Default Judgement: What Is It in Divorce?
Under the Florida law, if a married couple faces issues that they cannot reconcile, they are free to file for divorce without any of them having to prove who is at fault. In addition, when one spouse forwards a petition for dissolution of marriage, the other party has a limited amount of time to respond. If you fail to respond within 20 days, there are consequences.
However, even though people understand that they need to promptly respond to petitions, some will always delay filing a response. There are many reasons why people delay responding after being served with divorce papers. One reason is being emotionally unprepared to deal with divorce.
Another reason could be that you are unprepared for the demands that come with divorce cases. Divorce is a tedious process because of court appearances and other legal processes involved. When you receive the divorce papers, you might find that your schedule does not allow you to respond at that moment because if you do, it means you have to meet with your attorney and engage in other activities such as attending court hearings. Because of your tight schedule, you might decide to keep postponing responding to the petitioner (your spouse). Your decision could land you a default judgment.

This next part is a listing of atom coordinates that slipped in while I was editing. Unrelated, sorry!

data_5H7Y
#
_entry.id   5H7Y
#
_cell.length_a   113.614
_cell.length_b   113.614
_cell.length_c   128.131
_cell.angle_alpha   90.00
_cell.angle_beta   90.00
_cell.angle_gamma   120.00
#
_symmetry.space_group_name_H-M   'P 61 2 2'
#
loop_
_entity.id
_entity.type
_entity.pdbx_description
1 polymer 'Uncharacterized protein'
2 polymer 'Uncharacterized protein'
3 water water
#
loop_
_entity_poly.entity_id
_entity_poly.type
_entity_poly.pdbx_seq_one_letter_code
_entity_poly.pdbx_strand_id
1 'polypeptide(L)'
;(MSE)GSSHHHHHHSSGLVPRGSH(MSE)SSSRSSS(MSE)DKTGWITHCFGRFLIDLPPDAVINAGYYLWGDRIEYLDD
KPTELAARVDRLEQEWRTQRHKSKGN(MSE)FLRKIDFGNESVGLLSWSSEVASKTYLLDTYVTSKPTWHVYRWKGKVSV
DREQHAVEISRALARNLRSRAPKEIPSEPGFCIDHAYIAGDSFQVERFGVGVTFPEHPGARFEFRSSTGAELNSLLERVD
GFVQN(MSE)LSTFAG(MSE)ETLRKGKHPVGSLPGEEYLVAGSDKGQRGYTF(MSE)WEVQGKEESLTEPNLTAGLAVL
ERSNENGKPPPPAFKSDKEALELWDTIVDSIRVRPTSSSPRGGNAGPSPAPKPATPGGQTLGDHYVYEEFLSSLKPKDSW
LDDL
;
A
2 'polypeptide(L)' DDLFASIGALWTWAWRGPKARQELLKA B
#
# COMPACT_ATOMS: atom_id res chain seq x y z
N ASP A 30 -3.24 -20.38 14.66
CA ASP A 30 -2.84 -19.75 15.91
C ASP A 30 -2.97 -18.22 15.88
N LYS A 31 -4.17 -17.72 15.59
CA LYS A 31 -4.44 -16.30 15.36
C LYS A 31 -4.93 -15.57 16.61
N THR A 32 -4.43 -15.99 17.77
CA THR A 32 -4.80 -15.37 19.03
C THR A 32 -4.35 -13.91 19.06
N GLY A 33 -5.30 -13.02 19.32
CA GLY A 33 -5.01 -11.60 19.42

What Is a Default Judgement in Divorce Cases?
The laws governing default judgment fall under rule 12.140. According to the law, when a petitioner files a petition for dissolution of marriage and serves you with divorce papers, you need to respond within 20 days. You can only extend that period if the court allows you to do so. Failure to answer the petition on time will not automatically cause anything to happen. You might exceed the 20 days by ten days or even one month, and still, nothing will happen.
However, if you exceed the 20 days’ time limit, and your spouse decides to file a motion for default with the clerk, the court might grant a default judgment in favor of the petitioner. When a petitioner files a motion for default judgment, they inform the court that you have not responded to the petition to dissolve the marriage on time. If the court grants the petitioner default judgment, the divorce case can proceed without your presence. Once the court gives a petition default judgment, it becomes difficult for the respondent to object to any of the terms included in the petition filed by your spouse.
However, the court does provide an exception in a situation involving children.
What Action To Take if Your Partner Files for a Default Judgement
If your spouse files a motion for default judgment with the court clerk, you can challenge the ruling to have it set aside as long as the judge has not yet entered the default judgment. To challenge the decision, you need to argue your case in court.
Your argument must show the court that;
- You had a valid reason for not responding to the petition for dissolution of marriage on time. It must be a reason beyond your control for the court to consider your case.
- You acted fast after you realized that the petitioner had filed a motion for default judgment.
Allow Us to Help You
If you need help challenging a default judgment, contact a qualified Fort Lauderdale family attorney at the office of Joyce A. Julian, P.A. or fill our online contact form to schedule a consultation.